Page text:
IU volunteers help kids think about the future at the Reality Health Fair
Kids at the 10th Annual Big Brothers Big Sisters of South Central Indiana Reality Health Fair on Feb. 27 got a reality check -- and free vision and hearing screenings from IU Health.
The fair, with co-sponsor Indiana Commission on the Social Status of Black Males, offered kids ages 8 to 15 a dose of reality as they chose an occupation, marital status and number of children.
Once they settled on a lifestyle and calculated their annual income, each child, accompanied by a mentor or parent, moved from table to table with balloons representing their children and a checkbook in hand to face common financial and lifestyle expenses.
Throughout the event, the Indiana University School of Optometry and IU Department of Speech and Hearing provided vision and hearing screenings for participants, and lessons in healthy relationships curriculum were provided by IU Health Bloomington.
Volunteers stationed throughout the room discussed options with participants and provided information about things to look for when paying bills and balancing a checkbook.
"The goal was to successfully balance monthly expenses with monthly income," said Deborah Meader, director of site-based programs for Big Brothers Big Sisters of South Central Indiana.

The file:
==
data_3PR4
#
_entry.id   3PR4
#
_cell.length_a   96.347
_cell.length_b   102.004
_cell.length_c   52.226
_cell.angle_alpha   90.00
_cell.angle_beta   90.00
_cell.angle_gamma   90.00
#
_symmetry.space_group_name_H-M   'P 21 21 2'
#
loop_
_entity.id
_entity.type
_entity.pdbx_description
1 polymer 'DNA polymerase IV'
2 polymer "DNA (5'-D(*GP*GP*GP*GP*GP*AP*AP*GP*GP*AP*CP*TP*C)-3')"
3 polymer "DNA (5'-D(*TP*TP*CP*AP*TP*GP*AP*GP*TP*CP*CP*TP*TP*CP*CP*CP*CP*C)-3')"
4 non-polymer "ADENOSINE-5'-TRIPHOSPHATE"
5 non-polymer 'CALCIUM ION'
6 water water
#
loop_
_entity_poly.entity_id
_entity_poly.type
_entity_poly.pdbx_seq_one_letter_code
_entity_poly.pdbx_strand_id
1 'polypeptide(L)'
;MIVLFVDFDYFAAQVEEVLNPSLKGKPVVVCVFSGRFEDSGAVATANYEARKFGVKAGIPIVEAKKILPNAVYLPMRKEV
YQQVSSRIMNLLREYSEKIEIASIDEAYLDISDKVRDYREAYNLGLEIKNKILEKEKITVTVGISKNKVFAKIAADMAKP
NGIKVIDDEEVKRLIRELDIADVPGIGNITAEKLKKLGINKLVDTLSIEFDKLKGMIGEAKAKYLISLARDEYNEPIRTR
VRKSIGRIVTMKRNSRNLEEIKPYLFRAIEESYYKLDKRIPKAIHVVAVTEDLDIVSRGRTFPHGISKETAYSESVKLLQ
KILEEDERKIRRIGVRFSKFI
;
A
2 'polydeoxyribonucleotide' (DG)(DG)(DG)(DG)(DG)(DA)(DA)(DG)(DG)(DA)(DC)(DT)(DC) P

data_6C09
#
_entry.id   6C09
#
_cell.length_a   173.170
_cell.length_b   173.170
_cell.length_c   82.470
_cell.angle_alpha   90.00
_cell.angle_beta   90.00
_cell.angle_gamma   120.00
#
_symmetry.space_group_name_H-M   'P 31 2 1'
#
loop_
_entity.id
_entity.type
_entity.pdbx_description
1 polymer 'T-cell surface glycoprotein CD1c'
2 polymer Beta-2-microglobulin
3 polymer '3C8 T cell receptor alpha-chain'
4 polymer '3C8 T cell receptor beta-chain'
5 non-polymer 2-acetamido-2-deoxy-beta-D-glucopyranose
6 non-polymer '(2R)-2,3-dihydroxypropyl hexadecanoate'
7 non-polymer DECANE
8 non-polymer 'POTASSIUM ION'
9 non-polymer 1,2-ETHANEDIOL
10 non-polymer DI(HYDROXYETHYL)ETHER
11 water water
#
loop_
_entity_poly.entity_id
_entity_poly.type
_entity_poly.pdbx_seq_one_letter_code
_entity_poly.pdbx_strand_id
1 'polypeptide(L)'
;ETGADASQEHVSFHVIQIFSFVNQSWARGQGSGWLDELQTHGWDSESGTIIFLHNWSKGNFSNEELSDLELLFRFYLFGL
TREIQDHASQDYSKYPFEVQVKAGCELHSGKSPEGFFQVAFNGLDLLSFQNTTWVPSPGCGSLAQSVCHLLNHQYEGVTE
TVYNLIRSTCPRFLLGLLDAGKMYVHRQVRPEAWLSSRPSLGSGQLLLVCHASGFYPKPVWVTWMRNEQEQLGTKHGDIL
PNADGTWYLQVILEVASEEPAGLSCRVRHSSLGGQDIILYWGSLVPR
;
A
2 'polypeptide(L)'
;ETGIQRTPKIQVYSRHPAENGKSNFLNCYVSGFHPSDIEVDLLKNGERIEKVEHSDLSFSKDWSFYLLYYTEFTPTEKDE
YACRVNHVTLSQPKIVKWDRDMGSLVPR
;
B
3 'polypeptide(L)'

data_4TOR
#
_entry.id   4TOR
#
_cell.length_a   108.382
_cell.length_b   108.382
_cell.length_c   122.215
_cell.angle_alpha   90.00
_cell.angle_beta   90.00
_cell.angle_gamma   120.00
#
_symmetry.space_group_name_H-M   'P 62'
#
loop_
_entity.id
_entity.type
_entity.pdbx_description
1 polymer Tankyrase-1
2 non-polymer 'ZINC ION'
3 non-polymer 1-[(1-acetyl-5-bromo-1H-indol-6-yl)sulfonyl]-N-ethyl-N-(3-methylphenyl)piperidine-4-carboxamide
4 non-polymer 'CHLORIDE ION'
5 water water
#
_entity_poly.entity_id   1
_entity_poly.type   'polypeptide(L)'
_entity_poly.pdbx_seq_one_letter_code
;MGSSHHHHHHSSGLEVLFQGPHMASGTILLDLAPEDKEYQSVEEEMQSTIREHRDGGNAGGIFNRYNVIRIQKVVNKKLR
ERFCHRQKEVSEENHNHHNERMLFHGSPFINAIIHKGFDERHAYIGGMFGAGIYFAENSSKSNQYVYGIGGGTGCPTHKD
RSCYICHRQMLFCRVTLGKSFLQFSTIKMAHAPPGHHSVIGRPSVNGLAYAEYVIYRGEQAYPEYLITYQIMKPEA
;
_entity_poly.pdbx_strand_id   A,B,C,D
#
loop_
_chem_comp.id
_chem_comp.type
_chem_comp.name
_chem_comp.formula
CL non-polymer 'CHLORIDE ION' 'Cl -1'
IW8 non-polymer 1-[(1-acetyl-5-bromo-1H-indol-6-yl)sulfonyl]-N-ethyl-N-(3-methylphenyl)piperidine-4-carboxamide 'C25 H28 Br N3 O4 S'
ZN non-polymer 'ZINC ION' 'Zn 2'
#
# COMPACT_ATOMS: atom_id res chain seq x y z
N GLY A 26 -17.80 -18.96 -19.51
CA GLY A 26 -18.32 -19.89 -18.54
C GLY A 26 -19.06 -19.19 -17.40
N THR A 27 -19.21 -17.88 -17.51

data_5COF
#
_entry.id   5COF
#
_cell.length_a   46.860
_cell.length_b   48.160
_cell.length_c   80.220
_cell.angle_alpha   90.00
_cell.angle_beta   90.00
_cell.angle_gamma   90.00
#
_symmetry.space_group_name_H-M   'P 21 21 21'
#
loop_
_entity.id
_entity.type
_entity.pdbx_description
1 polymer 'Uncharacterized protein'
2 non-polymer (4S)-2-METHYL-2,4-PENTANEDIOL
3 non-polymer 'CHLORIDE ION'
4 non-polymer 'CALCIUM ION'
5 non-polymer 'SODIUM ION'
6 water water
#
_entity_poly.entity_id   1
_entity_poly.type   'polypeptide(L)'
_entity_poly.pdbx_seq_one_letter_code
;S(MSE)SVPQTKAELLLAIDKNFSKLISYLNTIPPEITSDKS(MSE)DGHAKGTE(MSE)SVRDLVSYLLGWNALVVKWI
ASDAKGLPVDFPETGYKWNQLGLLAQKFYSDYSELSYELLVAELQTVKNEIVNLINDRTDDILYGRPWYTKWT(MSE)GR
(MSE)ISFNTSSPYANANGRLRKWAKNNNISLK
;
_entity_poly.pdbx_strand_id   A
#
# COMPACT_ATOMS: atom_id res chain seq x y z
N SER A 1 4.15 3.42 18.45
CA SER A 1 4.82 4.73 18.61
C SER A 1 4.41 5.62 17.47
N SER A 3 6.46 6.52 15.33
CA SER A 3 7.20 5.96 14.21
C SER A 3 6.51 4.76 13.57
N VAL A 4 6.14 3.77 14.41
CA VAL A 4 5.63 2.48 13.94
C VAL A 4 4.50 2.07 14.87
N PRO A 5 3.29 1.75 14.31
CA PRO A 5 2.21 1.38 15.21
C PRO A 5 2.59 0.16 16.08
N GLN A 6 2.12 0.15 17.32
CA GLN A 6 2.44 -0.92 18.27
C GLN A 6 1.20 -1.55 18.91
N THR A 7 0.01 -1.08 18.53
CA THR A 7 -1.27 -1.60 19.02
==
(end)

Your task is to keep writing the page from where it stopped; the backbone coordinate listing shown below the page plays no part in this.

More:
Among the stations were posts for housing and utilities, food and clothing, health and nutrition, banking and legal, and travel and leisure.
"Kids had to decide if they can afford that fancy car they just bought and a new condo. Not to mention winter clothing, that unexpected doctor's bill, or any other number of expenses," she said.
Tom Saccone, executive director of Big Brothers Big Sisters of South Central Indiana, said kids might say, "Let's buy a boat" -- then suddenly realize they don't have money to pay rent.
"This is something I would have liked to have done when I was a kid," he said.
Saccone said the main goal of the Big Brothers Big Sisters organization is to provide children facing adversity with strong and enduring, professionally supported, one-to-one relationships that change their lives for the better.
"This will help [the kids] make better choices, and to see the implications of those choices in the game of life. That's what this is, it's a game of life," he said.